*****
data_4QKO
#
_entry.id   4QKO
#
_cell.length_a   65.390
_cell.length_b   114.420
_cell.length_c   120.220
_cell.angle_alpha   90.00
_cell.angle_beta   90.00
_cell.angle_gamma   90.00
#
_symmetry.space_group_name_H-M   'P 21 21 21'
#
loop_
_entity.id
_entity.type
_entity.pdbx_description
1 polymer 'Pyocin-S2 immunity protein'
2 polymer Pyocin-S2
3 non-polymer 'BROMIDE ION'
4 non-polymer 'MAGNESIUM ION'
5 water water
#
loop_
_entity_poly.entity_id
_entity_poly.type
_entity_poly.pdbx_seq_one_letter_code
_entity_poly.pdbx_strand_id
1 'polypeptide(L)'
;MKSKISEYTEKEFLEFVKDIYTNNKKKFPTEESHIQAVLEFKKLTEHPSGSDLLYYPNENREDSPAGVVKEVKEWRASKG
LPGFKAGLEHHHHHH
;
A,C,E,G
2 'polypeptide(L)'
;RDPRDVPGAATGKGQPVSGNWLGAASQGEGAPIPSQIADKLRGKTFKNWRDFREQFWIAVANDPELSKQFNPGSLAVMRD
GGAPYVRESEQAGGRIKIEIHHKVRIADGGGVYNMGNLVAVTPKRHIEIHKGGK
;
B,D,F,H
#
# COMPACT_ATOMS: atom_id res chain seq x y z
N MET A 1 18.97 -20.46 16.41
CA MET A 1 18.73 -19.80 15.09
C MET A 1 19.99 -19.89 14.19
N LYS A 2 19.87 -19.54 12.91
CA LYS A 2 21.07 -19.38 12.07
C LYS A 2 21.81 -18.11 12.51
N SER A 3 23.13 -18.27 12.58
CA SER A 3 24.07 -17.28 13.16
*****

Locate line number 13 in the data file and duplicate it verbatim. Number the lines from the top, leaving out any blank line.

#